DeVos also stated the need for preventing misconduct rather than simply reacting to it, yet she neglected to outline an initiative for educating students on campuses. In recent years, as a response to national dialogues concerning the problem, many colleges have made sexual assault prevention courses mandatory for incoming students. By repealing the Obama administration's sexual assault policies, and failing to implement new systems that would ensure the protection of both victims and the accused, DeVos essentially enforces a system favoring the rights of the accused. Notably, no amount of moving rhetoric about sympathy for victims will effectively protect them under the standards of her new plan.
With the unveiling of Devos’s plan, it is even clearer that changes should be made to the way that colleges address sexual assault. Most schools officially support victims and have avenues for the pursuit of retribution against attackers, but implementation of these systems would prove extremely difficult given the reality of messy circumstances and ambiguous situations. Most likely, such courses of action would result in people who should be punished receiving no recourse, and the wrongly accused facing life-changing disciplinary action.
Boston College is a prime example of such an institution. While BC makes students aware of on-campus resources, including having thorough instructions on its website for what victims of assault can do following an incident, it does so while maintaining intentional ignorance of certain inconvenient truths. Boston College's Sexual Assault Network, SANet, is housed in the Women's Center on campus. Having previously referenced the way that discourse on the subject of sexual assault tends to centralize on the abuse of women and not men, the location of SANet makes it even more contentious for a male student to come forward seeking help. Such barriers harm male victims and perpetuate the gendering of a universal issue regarding violence and personal violation.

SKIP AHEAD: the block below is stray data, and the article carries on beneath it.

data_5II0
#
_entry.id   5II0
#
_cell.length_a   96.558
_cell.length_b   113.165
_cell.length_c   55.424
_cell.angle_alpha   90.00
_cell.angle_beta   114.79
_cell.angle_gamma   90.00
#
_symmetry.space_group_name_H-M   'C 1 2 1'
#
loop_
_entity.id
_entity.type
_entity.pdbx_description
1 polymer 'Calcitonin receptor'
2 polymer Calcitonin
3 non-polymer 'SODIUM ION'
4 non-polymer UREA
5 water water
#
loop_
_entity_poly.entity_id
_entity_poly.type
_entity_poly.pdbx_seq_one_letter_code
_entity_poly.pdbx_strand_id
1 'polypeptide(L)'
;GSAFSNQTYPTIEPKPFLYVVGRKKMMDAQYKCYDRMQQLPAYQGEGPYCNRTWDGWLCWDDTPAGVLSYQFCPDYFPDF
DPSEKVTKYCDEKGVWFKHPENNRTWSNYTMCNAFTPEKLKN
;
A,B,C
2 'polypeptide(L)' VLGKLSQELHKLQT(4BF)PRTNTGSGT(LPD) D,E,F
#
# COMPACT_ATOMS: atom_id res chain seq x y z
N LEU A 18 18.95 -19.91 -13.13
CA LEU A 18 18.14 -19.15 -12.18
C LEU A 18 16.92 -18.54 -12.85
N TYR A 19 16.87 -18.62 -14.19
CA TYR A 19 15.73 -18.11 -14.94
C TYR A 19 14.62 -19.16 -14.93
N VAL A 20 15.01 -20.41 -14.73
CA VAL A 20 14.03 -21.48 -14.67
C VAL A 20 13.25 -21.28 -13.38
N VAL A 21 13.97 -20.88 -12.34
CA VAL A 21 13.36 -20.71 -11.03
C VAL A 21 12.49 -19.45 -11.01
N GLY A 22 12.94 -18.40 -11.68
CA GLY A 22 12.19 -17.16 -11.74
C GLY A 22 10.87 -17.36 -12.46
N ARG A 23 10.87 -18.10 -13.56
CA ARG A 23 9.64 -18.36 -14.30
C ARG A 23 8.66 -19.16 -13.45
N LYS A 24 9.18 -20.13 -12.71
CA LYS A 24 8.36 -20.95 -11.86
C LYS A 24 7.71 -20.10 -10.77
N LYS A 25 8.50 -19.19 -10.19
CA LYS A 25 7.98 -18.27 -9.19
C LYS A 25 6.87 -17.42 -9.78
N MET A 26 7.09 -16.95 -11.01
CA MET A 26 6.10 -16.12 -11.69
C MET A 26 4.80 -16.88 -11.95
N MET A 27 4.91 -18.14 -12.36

BC also harbors an imperfect record against both the victims and accused in cases of sexual assault. According to the Annual Disclosure of Crime Statistics, between 2013 and 2015, there was an annual reported average of 19 on-campus rapes, with an increase in recent years. In 2015, a Boston College graduate served a three semester suspension for sexual assault, even though a local court exonerated him based on clear evidence presented in a lawsuit against the school. The supposed offenses included the violation of national anti-discrimination laws and BC's own policies on sexual-assault. The incongruity between theoretical laws and actual events remains a troubling actuality.
Such facts indicate that regardless of whether or not one agrees with the views DeVos presented on the federal response to campus sexual assault, something must change with how universities respond to cases of misconduct. Sexual assault is the kind of pervasive issue that can never be completely eradicated or ignored, and DeVos's address of it, however flawed, has reignited the dialogue.
Meaningful discussion, especially on the very campuses that lawmakers seek to change, can be just as powerful, if not more so, as any federal or university policy. Sparking positive change in campus cultures around the country is as much a responsibility of administration and lawmakers as it is a student's.